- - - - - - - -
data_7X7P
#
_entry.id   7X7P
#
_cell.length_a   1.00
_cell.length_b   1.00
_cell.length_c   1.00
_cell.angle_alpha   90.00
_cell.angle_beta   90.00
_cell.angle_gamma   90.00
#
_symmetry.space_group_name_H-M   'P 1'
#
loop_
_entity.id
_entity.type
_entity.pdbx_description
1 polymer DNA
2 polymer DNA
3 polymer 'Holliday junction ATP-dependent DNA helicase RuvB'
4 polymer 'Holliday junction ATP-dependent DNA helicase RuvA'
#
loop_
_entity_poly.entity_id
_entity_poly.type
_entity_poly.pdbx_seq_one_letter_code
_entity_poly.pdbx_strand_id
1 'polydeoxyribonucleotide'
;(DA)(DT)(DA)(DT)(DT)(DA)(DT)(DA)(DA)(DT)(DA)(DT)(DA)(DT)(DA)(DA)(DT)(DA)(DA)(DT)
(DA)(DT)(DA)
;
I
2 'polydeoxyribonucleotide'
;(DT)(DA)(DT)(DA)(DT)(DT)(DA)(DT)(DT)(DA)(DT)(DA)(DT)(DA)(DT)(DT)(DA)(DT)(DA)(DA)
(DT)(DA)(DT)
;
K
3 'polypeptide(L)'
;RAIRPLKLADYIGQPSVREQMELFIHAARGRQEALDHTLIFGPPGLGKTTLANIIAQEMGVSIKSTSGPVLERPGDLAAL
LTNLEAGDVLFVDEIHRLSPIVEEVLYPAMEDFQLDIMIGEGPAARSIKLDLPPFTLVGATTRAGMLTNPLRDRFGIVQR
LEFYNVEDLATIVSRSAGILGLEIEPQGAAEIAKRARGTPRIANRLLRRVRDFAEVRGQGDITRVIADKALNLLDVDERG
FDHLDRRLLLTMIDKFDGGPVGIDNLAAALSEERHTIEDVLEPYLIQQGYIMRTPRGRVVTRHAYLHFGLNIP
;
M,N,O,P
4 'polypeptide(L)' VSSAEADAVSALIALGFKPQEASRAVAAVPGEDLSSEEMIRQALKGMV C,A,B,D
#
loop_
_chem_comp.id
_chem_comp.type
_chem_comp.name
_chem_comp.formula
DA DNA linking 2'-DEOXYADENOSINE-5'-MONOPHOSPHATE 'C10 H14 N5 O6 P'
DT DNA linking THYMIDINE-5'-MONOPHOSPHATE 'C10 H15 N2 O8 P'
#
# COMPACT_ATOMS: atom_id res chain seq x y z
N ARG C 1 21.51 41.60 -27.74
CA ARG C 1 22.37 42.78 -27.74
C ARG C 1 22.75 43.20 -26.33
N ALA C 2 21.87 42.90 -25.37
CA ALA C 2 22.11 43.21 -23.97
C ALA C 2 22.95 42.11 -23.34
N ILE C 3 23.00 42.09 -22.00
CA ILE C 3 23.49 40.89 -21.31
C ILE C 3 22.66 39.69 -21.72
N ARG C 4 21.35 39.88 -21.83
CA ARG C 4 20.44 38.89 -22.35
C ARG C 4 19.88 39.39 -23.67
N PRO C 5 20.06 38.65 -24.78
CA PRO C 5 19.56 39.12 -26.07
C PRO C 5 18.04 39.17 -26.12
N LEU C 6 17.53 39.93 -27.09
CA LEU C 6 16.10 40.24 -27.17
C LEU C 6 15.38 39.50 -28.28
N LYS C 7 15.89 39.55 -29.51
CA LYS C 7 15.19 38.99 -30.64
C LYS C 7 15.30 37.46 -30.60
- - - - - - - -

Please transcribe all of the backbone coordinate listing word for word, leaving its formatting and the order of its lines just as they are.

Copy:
data_7X7P
#
_entry.id   7X7P
#
_cell.length_a   1.00
_cell.length_b   1.00
_cell.length_c   1.00
_cell.angle_alpha   90.00
_cell.angle_beta   90.00
_cell.angle_gamma   90.00
#
_symmetry.space_group_name_H-M   'P 1'
#
loop_
_entity.id
_entity.type
_entity.pdbx_description
1 polymer DNA
2 polymer DNA
3 polymer 'Holliday junction ATP-dependent DNA helicase RuvB'
4 polymer 'Holliday junction ATP-dependent DNA helicase RuvA'
#
loop_
_entity_poly.entity_id
_entity_poly.type
_entity_poly.pdbx_seq_one_letter_code
_entity_poly.pdbx_strand_id
1 'polydeoxyribonucleotide'
;(DA)(DT)(DA)(DT)(DT)(DA)(DT)(DA)(DA)(DT)(DA)(DT)(DA)(DT)(DA)(DA)(DT)(DA)(DA)(DT)
(DA)(DT)(DA)
;
I
2 'polydeoxyribonucleotide'
;(DT)(DA)(DT)(DA)(DT)(DT)(DA)(DT)(DT)(DA)(DT)(DA)(DT)(DA)(DT)(DT)(DA)(DT)(DA)(DA)
(DT)(DA)(DT)
;
K
3 'polypeptide(L)'
;RAIRPLKLADYIGQPSVREQMELFIHAARGRQEALDHTLIFGPPGLGKTTLANIIAQEMGVSIKSTSGPVLERPGDLAAL
LTNLEAGDVLFVDEIHRLSPIVEEVLYPAMEDFQLDIMIGEGPAARSIKLDLPPFTLVGATTRAGMLTNPLRDRFGIVQR
LEFYNVEDLATIVSRSAGILGLEIEPQGAAEIAKRARGTPRIANRLLRRVRDFAEVRGQGDITRVIADKALNLLDVDERG
FDHLDRRLLLTMIDKFDGGPVGIDNLAAALSEERHTIEDVLEPYLIQQGYIMRTPRGRVVTRHAYLHFGLNIP
;
M,N,O,P
4 'polypeptide(L)' VSSAEADAVSALIALGFKPQEASRAVAAVPGEDLSSEEMIRQALKGMV C,A,B,D
#
loop_
_chem_comp.id
_chem_comp.type
_chem_comp.name
_chem_comp.formula
DA DNA linking 2'-DEOXYADENOSINE-5'-MONOPHOSPHATE 'C10 H14 N5 O6 P'
DT DNA linking THYMIDINE-5'-MONOPHOSPHATE 'C10 H15 N2 O8 P'
#
# COMPACT_ATOMS: atom_id res chain seq x y z
N ARG C 1 21.51 41.60 -27.74
CA ARG C 1 22.37 42.78 -27.74
C ARG C 1 22.75 43.20 -26.33
N ALA C 2 21.87 42.90 -25.37
CA ALA C 2 22.11 43.21 -23.97
C ALA C 2 22.95 42.11 -23.34
N ILE C 3 23.00 42.09 -22.00
CA ILE C 3 23.49 40.89 -21.31
C ILE C 3 22.66 39.69 -21.72
N ARG C 4 21.35 39.88 -21.83
CA ARG C 4 20.44 38.89 -22.35
C ARG C 4 19.88 39.39 -23.67
N PRO C 5 20.06 38.65 -24.78
CA PRO C 5 19.56 39.12 -26.07
C PRO C 5 18.04 39.17 -26.12
N LEU C 6 17.53 39.93 -27.09
CA LEU C 6 16.10 40.24 -27.17
C LEU C 6 15.38 39.50 -28.28
N LYS C 7 15.89 39.55 -29.51
CA LYS C 7 15.19 38.99 -30.64
C LYS C 7 15.30 37.46 -30.60